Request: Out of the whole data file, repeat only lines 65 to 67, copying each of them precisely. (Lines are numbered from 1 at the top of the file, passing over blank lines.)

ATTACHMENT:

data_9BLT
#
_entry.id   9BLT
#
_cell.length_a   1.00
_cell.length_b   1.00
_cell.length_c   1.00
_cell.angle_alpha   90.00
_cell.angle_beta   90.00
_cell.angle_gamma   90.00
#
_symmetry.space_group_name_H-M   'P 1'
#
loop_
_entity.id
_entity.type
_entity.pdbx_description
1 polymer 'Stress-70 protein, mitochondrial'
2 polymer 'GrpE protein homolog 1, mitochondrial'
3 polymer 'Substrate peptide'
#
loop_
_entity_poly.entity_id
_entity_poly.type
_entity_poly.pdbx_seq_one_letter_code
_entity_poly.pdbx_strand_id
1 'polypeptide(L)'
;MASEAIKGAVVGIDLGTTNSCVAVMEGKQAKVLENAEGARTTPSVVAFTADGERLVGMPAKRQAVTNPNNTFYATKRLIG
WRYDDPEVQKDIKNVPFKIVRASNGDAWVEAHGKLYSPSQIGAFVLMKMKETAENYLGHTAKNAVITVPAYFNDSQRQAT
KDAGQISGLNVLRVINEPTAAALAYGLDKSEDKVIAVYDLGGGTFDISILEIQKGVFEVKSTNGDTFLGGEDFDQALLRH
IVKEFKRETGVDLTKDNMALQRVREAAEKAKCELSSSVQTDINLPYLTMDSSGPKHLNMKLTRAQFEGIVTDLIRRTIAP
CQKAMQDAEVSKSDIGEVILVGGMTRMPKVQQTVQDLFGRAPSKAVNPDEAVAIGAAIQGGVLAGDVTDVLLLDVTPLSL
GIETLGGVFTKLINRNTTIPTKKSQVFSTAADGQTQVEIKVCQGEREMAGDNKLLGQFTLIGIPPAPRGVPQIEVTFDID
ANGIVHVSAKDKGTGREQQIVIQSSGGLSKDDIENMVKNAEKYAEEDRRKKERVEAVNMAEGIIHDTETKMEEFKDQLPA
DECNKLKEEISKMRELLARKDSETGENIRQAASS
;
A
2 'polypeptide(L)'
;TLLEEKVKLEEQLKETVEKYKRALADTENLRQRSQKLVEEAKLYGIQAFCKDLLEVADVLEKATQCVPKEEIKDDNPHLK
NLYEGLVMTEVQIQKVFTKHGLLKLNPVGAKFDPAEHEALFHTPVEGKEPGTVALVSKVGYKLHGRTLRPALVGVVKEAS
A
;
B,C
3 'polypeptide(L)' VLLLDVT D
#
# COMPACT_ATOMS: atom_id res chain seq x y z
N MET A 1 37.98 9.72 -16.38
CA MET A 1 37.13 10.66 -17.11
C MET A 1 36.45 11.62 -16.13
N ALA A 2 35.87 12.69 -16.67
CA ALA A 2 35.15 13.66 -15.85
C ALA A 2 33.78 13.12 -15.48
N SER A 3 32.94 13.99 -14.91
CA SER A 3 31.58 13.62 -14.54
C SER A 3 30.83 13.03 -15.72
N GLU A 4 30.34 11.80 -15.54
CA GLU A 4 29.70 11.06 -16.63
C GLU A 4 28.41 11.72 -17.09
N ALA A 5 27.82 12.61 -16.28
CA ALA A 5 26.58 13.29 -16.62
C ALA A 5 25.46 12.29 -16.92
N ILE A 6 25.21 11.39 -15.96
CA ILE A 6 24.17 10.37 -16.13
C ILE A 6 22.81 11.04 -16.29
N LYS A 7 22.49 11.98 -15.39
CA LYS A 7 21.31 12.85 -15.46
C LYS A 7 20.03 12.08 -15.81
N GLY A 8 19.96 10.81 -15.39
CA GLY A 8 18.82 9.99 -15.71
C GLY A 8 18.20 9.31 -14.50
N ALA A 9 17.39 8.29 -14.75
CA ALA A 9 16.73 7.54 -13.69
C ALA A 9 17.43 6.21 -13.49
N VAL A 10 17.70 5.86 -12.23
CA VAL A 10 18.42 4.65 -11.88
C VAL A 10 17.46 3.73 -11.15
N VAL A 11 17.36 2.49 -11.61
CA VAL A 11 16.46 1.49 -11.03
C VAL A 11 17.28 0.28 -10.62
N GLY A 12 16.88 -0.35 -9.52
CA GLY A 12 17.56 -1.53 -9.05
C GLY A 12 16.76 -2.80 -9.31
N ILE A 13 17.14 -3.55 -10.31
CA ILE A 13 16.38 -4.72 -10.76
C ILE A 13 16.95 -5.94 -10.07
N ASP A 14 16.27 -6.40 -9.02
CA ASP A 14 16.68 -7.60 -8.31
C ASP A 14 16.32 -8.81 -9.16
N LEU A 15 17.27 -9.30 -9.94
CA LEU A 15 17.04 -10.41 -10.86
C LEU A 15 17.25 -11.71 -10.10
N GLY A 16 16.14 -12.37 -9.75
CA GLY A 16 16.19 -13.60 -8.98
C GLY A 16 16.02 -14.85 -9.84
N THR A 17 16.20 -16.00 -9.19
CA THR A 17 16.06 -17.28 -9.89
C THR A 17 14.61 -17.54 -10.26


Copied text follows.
N LYS A 7 22.49 11.98 -15.39
CA LYS A 7 21.31 12.85 -15.46
C LYS A 7 20.03 12.08 -15.81